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Old 11-05-2018, 01:04 PM
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Re: Encouraging disabled bird to be more active

It's taking Penny a while to figure out flying too...I talked to my old vet and she worked with an African grey and it took a year to start flying and get active after a previous abusive life .. so there is hope untill the last day of life . I would try confidence building, he needs more confidence in himself, though you would hav to google ideas lol ...I know some one legged birds do pretty darn good, I wonder if he lost his dominant foot that would be really hard.....you could take for car rides ...wish I had better ideas
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Old 11-05-2018, 01:26 PM
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Re: Encouraging disabled bird to be more active

Sherman, WCP, has a foot/leg problem and doesn't fly. Our biggest problems are exercise and mobility. She has a favorite place to sit, too.

I moved her in with the other birds and she is learning what toys are. She started copying the budgies' fake flapping using both wings. The list is good and bad, but that's the fun of all creatures.

What seemed to help most was moving her food bowls and adding another water dish. That way she is forced to move in her huge cage if she wants to eat.

Another thing was perch-size. Sherman uses only budgie-size or smaller natural branches. Instead of constantly falling, which had her eating as much food as possible in the shortest amount of time possible. Unfortunately, this with the lack of exercise lead to an overweight bird.

Birds with special needs, particularly foot/leg problems, tend to have bad posture making sleep difficult. Add more perches (Sherman has three.) for two main reasons. First, there will be another perch to step on instead of falling. Second, it forces the bird to lean more forward.

Finally, all toys are stationary. IOW, all are hooked at the top AND the bottom. Swinging toys can add to an already stressful life. Two of Sherman's three (She's never had toys before so they're added slowly.) have ringable bells now but initially bells couldn't ring.

Every disabled bird comes with its own set of special needs. Java is lucky to have someone willing to make those accommodations. You might want to read methods used by other owners of crippled birds. My AV and behaviorist have helped immensely as well as the web. Check how birds with splayed legs learn to survive and fly for exercise.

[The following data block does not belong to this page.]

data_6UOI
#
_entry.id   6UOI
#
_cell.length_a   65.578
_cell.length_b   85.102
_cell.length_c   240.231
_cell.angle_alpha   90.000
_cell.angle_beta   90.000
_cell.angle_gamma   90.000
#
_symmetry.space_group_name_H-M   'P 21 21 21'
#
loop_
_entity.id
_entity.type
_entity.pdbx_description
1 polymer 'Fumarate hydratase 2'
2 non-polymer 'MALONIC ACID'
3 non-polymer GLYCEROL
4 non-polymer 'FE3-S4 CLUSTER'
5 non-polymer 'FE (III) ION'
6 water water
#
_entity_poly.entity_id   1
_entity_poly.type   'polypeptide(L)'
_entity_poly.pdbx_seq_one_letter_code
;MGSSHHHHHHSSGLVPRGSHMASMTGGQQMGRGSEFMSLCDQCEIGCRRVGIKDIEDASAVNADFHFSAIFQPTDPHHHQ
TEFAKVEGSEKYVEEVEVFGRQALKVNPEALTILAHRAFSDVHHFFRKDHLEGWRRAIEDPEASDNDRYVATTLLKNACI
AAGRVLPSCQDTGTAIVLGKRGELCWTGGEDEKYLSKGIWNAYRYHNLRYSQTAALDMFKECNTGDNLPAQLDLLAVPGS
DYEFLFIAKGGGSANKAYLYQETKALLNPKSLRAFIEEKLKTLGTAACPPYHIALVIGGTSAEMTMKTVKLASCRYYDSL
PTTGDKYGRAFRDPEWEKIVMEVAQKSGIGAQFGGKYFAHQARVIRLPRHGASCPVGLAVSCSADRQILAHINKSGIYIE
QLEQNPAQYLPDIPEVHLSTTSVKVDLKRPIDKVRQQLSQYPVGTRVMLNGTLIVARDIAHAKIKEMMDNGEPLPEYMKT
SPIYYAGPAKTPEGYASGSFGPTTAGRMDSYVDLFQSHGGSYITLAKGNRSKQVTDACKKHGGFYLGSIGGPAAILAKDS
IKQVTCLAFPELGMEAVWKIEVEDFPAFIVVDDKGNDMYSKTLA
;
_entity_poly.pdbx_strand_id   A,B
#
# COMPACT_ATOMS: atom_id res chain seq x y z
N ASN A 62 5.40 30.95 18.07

Good luck and thanks for loving Java!
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Old 11-05-2018, 02:19 PM
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Re: Encouraging disabled bird to be more active

Quote: Originally Posted by LeslieA View Post
Sherman, WCP, has a foot/leg problem and doesn't fly. Our biggest problems are exercise and mobility. She has a favorite place to sit, too.

I moved her in with the other birds and she is learning what toys are. She started copying the budgies' fake flapping using both wings. The list is good and bad, but that's the fun of all creatures.

What seemed to help most was moving her food bowls and adding another water dish. That way she is forced to move in her huge cage if she wants to eat.

Another thing was perch-size. Sherman uses only budgie-size or smaller natural branches. Instead of constantly falling, which had her eating as much food as possible in the shortest amount of time possible. Unfortunately, this with the lack of exercise lead to an overweight bird.

Birds with special needs, particularly foot/leg problems, tend to have bad posture making sleep difficult. Add more perches (Sherman has three.) for two main reasons. First, there will be another perch to step on instead of falling. Second, it forces the bird to lean more forward.

Finally, all toys are stationary. IOW, all are hooked at the top AND the bottom. Swinging toys can add to an already stressful life. Two of Sherman's three (She's never had toys before so they're added slowly.) have ringable bells now but initially bells couldn't ring.

Every disabled bird comes with its own set of special needs. Java is lucky to have someone willing to make those accommodations. You might want to read methods used by other owners of crippled birds. My AV and behaviorist have helped immensely as well as the web. Check how birds with splayed legs learn to survive and fly for exercise.

Good luck and thanks for loving Java!

I never thought about swinging toys being an issue. How do you keep the toys from swinging? I have a lot of Java's toys on the bottom of the cage so when he decides to go down there, he can play without dropping his toys all the time.
And I really like the idea of moving his bowls around so he can eat. However, he's stubborn. He will only go from his sleep perch to the platform on his door, even if the food is out of reach. How do I go about this?
Also, I cover him up at night, but I use a dark-colored fleece blanket. I've thought about using a light-colored one so he could see better but I worried that it would keep him awake. What do you think?